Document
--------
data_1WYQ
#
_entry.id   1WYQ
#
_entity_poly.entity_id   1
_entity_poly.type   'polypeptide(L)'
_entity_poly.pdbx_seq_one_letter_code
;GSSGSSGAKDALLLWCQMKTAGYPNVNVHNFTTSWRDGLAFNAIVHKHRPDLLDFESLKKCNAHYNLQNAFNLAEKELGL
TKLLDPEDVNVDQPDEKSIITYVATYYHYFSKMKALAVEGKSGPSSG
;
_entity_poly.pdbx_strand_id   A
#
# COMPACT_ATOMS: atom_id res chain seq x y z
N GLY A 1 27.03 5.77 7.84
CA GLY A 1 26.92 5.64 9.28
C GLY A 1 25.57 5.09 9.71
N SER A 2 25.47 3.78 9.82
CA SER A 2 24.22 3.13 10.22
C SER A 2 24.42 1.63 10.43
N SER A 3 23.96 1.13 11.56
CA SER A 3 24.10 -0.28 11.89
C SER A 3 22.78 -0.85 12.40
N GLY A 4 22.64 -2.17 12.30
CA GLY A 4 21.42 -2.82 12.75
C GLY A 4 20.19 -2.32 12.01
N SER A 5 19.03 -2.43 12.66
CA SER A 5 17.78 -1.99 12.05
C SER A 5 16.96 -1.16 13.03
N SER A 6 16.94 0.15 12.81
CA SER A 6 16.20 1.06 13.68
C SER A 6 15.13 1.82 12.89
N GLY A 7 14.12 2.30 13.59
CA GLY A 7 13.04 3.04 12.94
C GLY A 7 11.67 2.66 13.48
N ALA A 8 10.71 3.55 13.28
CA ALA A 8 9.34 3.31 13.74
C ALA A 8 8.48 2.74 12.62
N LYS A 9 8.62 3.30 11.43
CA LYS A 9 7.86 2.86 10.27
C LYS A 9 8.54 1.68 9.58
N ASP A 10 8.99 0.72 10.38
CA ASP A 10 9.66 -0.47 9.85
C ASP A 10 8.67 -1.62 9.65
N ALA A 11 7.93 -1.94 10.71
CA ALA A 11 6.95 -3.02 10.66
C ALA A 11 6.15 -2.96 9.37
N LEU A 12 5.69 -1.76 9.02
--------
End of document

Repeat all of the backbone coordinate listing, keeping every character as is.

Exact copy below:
data_1WYQ
#
_entry.id   1WYQ
#
_entity_poly.entity_id   1
_entity_poly.type   'polypeptide(L)'
_entity_poly.pdbx_seq_one_letter_code
;GSSGSSGAKDALLLWCQMKTAGYPNVNVHNFTTSWRDGLAFNAIVHKHRPDLLDFESLKKCNAHYNLQNAFNLAEKELGL
TKLLDPEDVNVDQPDEKSIITYVATYYHYFSKMKALAVEGKSGPSSG
;
_entity_poly.pdbx_strand_id   A
#
# COMPACT_ATOMS: atom_id res chain seq x y z
N GLY A 1 27.03 5.77 7.84
CA GLY A 1 26.92 5.64 9.28
C GLY A 1 25.57 5.09 9.71
N SER A 2 25.47 3.78 9.82
CA SER A 2 24.22 3.13 10.22
C SER A 2 24.42 1.63 10.43
N SER A 3 23.96 1.13 11.56
CA SER A 3 24.10 -0.28 11.89
C SER A 3 22.78 -0.85 12.40
N GLY A 4 22.64 -2.17 12.30
CA GLY A 4 21.42 -2.82 12.75
C GLY A 4 20.19 -2.32 12.01
N SER A 5 19.03 -2.43 12.66
CA SER A 5 17.78 -1.99 12.05
C SER A 5 16.96 -1.16 13.03
N SER A 6 16.94 0.15 12.81
CA SER A 6 16.20 1.06 13.68
C SER A 6 15.13 1.82 12.89
N GLY A 7 14.12 2.30 13.59
CA GLY A 7 13.04 3.04 12.94
C GLY A 7 11.67 2.66 13.48
N ALA A 8 10.71 3.55 13.28
CA ALA A 8 9.34 3.31 13.74
C ALA A 8 8.48 2.74 12.62
N LYS A 9 8.62 3.30 11.43
CA LYS A 9 7.86 2.86 10.27
C LYS A 9 8.54 1.68 9.58
N ASP A 10 8.99 0.72 10.38
CA ASP A 10 9.66 -0.47 9.85
C ASP A 10 8.67 -1.62 9.65
N ALA A 11 7.93 -1.94 10.71
CA ALA A 11 6.95 -3.02 10.66
C ALA A 11 6.15 -2.96 9.37
N LEU A 12 5.69 -1.76 9.02